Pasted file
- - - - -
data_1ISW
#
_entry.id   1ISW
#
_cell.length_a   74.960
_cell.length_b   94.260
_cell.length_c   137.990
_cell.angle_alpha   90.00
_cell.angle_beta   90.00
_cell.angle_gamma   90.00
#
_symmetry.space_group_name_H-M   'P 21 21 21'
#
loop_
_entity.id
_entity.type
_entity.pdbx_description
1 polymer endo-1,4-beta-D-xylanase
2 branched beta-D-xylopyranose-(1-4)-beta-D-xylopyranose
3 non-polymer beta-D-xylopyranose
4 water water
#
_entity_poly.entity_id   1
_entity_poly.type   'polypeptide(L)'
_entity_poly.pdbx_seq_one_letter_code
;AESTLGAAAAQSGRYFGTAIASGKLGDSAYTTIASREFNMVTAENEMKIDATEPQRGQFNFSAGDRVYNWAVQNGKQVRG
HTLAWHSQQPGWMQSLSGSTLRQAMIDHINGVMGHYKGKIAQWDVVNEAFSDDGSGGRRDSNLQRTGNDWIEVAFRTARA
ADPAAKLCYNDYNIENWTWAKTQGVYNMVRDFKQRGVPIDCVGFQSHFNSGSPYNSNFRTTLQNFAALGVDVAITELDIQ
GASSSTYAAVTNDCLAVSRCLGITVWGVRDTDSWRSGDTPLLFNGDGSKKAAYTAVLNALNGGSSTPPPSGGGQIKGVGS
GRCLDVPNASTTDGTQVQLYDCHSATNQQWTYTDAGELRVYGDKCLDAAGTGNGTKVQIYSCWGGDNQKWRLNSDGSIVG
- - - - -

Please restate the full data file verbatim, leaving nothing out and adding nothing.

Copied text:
data_1ISW
#
_entry.id   1ISW
#
_cell.length_a   74.960
_cell.length_b   94.260
_cell.length_c   137.990
_cell.angle_alpha   90.00
_cell.angle_beta   90.00
_cell.angle_gamma   90.00
#
_symmetry.space_group_name_H-M   'P 21 21 21'
#
loop_
_entity.id
_entity.type
_entity.pdbx_description
1 polymer endo-1,4-beta-D-xylanase
2 branched beta-D-xylopyranose-(1-4)-beta-D-xylopyranose
3 non-polymer beta-D-xylopyranose
4 water water
#
_entity_poly.entity_id   1
_entity_poly.type   'polypeptide(L)'
_entity_poly.pdbx_seq_one_letter_code
;AESTLGAAAAQSGRYFGTAIASGKLGDSAYTTIASREFNMVTAENEMKIDATEPQRGQFNFSAGDRVYNWAVQNGKQVRG
HTLAWHSQQPGWMQSLSGSTLRQAMIDHINGVMGHYKGKIAQWDVVNEAFSDDGSGGRRDSNLQRTGNDWIEVAFRTARA
ADPAAKLCYNDYNIENWTWAKTQGVYNMVRDFKQRGVPIDCVGFQSHFNSGSPYNSNFRTTLQNFAALGVDVAITELDIQ
GASSSTYAAVTNDCLAVSRCLGITVWGVRDTDSWRSGDTPLLFNGDGSKKAAYTAVLNALNGGSSTPPPSGGGQIKGVGS
GRCLDVPNASTTDGTQVQLYDCHSATNQQWTYTDAGELRVYGDKCLDAAGTGNGTKVQIYSCWGGDNQKWRLNSDGSIVG